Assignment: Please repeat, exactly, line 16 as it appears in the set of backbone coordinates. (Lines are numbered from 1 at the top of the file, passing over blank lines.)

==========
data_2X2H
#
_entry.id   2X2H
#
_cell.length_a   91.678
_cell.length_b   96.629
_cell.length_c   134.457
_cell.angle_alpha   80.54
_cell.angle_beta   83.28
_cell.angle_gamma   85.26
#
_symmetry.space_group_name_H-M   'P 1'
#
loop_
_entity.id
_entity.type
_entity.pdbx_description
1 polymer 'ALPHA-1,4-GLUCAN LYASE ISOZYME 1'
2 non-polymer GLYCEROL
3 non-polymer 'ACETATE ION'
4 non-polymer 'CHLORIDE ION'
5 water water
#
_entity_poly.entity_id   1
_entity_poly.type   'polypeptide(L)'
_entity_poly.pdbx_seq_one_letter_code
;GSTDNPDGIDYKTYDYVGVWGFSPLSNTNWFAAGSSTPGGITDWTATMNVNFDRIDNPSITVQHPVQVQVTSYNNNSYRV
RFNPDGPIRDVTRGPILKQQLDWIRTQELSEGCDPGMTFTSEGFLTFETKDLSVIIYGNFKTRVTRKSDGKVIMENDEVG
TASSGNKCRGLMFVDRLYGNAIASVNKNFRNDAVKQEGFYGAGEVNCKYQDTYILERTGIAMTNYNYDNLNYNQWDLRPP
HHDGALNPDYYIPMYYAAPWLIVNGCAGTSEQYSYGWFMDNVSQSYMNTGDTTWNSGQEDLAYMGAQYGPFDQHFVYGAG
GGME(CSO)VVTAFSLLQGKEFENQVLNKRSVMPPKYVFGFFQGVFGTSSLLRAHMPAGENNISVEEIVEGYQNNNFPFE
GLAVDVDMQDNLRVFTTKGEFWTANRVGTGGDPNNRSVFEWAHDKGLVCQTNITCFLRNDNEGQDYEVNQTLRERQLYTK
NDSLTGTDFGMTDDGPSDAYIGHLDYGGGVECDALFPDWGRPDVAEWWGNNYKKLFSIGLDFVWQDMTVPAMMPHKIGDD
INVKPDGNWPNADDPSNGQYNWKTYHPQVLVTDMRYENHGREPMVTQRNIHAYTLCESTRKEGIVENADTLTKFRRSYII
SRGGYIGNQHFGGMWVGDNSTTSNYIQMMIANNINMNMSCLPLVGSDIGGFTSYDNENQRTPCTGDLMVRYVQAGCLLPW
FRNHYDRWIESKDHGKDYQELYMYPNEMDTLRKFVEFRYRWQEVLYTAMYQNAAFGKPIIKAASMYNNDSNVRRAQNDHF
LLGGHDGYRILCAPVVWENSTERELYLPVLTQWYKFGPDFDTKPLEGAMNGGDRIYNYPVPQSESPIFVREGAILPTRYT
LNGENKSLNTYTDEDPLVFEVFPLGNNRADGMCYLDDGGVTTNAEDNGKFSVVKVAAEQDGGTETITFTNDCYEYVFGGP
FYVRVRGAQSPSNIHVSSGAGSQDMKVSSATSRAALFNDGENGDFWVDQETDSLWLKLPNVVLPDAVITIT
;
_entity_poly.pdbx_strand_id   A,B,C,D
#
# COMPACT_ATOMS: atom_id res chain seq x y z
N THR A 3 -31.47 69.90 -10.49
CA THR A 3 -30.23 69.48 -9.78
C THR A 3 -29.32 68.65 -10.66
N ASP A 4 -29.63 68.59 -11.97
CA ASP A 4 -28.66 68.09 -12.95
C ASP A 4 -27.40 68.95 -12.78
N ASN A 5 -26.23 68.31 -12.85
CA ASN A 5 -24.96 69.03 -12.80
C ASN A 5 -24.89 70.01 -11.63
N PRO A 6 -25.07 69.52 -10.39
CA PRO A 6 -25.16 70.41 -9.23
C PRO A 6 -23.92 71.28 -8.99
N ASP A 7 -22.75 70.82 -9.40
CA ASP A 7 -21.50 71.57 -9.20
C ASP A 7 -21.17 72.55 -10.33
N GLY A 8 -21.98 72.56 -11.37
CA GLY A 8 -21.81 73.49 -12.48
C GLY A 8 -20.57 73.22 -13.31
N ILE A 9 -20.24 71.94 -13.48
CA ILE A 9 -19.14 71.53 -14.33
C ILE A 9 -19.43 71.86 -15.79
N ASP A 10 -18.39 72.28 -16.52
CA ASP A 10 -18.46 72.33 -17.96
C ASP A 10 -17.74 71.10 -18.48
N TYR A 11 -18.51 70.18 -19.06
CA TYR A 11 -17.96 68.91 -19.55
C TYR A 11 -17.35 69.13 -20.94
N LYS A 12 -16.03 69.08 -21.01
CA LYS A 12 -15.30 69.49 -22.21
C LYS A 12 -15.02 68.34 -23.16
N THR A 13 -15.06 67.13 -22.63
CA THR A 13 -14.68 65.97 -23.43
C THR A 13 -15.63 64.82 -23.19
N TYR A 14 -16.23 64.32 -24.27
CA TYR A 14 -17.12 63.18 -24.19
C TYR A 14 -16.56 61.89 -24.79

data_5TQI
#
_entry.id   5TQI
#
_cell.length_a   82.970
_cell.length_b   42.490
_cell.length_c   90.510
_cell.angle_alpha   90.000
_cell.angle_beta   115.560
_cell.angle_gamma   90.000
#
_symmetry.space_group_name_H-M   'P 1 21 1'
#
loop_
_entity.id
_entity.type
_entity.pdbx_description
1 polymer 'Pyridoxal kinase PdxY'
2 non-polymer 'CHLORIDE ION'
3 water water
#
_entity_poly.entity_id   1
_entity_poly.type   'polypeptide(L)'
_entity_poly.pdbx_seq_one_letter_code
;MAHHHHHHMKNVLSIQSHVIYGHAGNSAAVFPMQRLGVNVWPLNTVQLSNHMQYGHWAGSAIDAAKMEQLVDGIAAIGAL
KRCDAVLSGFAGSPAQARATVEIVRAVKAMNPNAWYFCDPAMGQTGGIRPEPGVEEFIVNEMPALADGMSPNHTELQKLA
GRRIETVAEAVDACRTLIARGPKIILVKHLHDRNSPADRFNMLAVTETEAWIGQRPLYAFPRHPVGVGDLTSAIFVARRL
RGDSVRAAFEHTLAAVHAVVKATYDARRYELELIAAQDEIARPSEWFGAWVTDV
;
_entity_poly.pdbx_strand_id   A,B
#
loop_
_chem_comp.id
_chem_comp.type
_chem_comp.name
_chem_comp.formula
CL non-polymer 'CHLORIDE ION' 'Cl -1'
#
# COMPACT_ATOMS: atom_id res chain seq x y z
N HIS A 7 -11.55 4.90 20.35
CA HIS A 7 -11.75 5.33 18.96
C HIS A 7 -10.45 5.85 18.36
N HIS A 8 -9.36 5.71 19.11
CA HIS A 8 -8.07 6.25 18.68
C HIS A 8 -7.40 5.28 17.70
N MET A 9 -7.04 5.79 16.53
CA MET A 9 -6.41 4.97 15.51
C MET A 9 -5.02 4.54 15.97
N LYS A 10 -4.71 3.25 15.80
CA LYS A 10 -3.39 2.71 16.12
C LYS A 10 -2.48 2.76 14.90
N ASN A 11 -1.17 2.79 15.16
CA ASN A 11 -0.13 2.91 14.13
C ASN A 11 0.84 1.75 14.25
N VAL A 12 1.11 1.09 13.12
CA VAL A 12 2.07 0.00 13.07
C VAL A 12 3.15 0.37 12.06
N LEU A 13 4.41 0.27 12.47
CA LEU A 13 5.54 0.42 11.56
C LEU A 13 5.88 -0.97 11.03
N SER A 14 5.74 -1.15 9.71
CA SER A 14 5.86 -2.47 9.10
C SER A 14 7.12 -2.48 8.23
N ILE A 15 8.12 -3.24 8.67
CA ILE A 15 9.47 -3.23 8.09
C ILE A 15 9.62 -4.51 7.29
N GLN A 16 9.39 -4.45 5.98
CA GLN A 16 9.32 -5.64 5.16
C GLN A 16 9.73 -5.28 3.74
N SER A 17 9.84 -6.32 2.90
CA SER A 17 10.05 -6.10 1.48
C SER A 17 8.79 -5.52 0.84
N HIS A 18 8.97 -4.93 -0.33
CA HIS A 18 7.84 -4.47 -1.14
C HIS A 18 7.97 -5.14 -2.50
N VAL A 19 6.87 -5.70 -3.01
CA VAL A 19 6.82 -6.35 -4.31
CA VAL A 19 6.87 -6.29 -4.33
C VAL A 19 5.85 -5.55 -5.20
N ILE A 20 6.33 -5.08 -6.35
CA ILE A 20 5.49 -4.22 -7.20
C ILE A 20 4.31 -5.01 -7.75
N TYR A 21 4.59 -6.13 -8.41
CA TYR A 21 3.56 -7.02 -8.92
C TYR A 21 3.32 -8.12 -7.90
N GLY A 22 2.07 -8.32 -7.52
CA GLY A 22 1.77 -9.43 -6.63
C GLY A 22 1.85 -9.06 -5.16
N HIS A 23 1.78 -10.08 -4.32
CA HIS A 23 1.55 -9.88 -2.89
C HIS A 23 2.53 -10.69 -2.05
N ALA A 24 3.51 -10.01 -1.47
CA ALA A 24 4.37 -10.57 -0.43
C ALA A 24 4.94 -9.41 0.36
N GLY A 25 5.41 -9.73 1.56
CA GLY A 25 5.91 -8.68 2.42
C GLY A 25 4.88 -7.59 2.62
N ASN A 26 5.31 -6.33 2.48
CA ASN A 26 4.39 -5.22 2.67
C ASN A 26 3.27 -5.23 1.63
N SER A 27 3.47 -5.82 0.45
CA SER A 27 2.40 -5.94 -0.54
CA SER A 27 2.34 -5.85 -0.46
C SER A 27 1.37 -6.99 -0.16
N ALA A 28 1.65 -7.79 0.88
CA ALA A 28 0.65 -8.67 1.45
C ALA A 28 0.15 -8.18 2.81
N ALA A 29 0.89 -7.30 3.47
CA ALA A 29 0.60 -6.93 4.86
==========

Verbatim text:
_entity.type